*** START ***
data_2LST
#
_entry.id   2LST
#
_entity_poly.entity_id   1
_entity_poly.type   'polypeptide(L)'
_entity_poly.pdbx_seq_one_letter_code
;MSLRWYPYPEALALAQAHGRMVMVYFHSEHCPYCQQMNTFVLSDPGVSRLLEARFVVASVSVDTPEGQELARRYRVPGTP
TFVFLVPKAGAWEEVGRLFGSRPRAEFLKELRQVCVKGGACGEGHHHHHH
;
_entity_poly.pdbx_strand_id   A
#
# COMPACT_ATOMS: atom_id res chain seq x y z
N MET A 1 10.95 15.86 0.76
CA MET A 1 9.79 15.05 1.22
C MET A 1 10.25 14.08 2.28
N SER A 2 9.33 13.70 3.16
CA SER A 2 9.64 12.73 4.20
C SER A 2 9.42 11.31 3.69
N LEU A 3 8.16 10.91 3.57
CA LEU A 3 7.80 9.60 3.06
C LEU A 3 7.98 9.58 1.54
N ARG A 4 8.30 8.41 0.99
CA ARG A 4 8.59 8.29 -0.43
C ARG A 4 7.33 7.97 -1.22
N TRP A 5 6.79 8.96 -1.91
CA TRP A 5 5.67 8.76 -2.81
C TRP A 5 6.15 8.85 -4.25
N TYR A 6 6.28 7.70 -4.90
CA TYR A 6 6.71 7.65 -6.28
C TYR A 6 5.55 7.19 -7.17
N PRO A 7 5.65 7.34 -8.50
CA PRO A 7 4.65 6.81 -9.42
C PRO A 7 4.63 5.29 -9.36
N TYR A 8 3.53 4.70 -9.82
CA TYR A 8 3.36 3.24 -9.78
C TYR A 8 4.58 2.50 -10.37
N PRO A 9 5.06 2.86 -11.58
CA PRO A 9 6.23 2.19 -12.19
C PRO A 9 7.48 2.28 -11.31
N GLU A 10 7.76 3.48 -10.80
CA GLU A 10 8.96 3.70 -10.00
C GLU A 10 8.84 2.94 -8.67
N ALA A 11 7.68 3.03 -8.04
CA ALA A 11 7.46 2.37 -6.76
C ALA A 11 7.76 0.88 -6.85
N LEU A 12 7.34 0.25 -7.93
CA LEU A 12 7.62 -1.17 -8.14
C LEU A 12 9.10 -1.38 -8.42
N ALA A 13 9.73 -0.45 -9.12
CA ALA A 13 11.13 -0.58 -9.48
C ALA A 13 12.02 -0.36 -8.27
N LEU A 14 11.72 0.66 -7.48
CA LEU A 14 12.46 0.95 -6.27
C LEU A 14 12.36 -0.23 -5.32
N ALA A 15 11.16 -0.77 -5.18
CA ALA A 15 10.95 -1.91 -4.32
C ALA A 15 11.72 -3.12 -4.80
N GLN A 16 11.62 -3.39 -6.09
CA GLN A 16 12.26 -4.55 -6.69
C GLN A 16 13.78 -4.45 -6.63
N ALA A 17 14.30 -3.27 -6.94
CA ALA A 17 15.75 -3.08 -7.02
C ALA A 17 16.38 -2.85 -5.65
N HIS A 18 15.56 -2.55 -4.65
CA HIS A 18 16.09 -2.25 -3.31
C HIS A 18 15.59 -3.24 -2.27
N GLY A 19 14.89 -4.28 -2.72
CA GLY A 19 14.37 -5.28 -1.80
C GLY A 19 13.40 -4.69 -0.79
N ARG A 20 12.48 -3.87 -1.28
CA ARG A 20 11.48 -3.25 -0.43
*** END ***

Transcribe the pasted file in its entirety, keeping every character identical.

data_2LST
#
_entry.id   2LST
#
_entity_poly.entity_id   1
_entity_poly.type   'polypeptide(L)'
_entity_poly.pdbx_seq_one_letter_code
;MSLRWYPYPEALALAQAHGRMVMVYFHSEHCPYCQQMNTFVLSDPGVSRLLEARFVVASVSVDTPEGQELARRYRVPGTP
TFVFLVPKAGAWEEVGRLFGSRPRAEFLKELRQVCVKGGACGEGHHHHHH
;
_entity_poly.pdbx_strand_id   A
#
# COMPACT_ATOMS: atom_id res chain seq x y z
N MET A 1 10.95 15.86 0.76
CA MET A 1 9.79 15.05 1.22
C MET A 1 10.25 14.08 2.28
N SER A 2 9.33 13.70 3.16
CA SER A 2 9.64 12.73 4.20
C SER A 2 9.42 11.31 3.69
N LEU A 3 8.16 10.91 3.57
CA LEU A 3 7.80 9.60 3.06
C LEU A 3 7.98 9.58 1.54
N ARG A 4 8.30 8.41 0.99
CA ARG A 4 8.59 8.29 -0.43
C ARG A 4 7.33 7.97 -1.22
N TRP A 5 6.79 8.96 -1.91
CA TRP A 5 5.67 8.76 -2.81
C TRP A 5 6.15 8.85 -4.25
N TYR A 6 6.28 7.70 -4.90
CA TYR A 6 6.71 7.65 -6.28
C TYR A 6 5.55 7.19 -7.17
N PRO A 7 5.65 7.34 -8.50
CA PRO A 7 4.65 6.81 -9.42
C PRO A 7 4.63 5.29 -9.36
N TYR A 8 3.53 4.70 -9.82
CA TYR A 8 3.36 3.24 -9.78
C TYR A 8 4.58 2.50 -10.37
N PRO A 9 5.06 2.86 -11.58
CA PRO A 9 6.23 2.19 -12.19
C PRO A 9 7.48 2.28 -11.31
N GLU A 10 7.76 3.48 -10.80
CA GLU A 10 8.96 3.70 -10.00
C GLU A 10 8.84 2.94 -8.67
N ALA A 11 7.68 3.03 -8.04
CA ALA A 11 7.46 2.37 -6.76
C ALA A 11 7.76 0.88 -6.85
N LEU A 12 7.34 0.25 -7.93
CA LEU A 12 7.62 -1.17 -8.14
C LEU A 12 9.10 -1.38 -8.42
N ALA A 13 9.73 -0.45 -9.12
CA ALA A 13 11.13 -0.58 -9.48
C ALA A 13 12.02 -0.36 -8.27
N LEU A 14 11.72 0.66 -7.48
CA LEU A 14 12.46 0.95 -6.27
C LEU A 14 12.36 -0.23 -5.32
N ALA A 15 11.16 -0.77 -5.18
CA ALA A 15 10.95 -1.91 -4.32
C ALA A 15 11.72 -3.12 -4.80
N GLN A 16 11.62 -3.39 -6.09
CA GLN A 16 12.26 -4.55 -6.69
C GLN A 16 13.78 -4.45 -6.63
N ALA A 17 14.30 -3.27 -6.94
CA ALA A 17 15.75 -3.08 -7.02
C ALA A 17 16.38 -2.85 -5.65
N HIS A 18 15.56 -2.55 -4.65
CA HIS A 18 16.09 -2.25 -3.31
C HIS A 18 15.59 -3.24 -2.27
N GLY A 19 14.89 -4.28 -2.72
CA GLY A 19 14.37 -5.28 -1.80
C GLY A 19 13.40 -4.69 -0.79
N ARG A 20 12.48 -3.87 -1.28
CA ARG A 20 11.48 -3.25 -0.43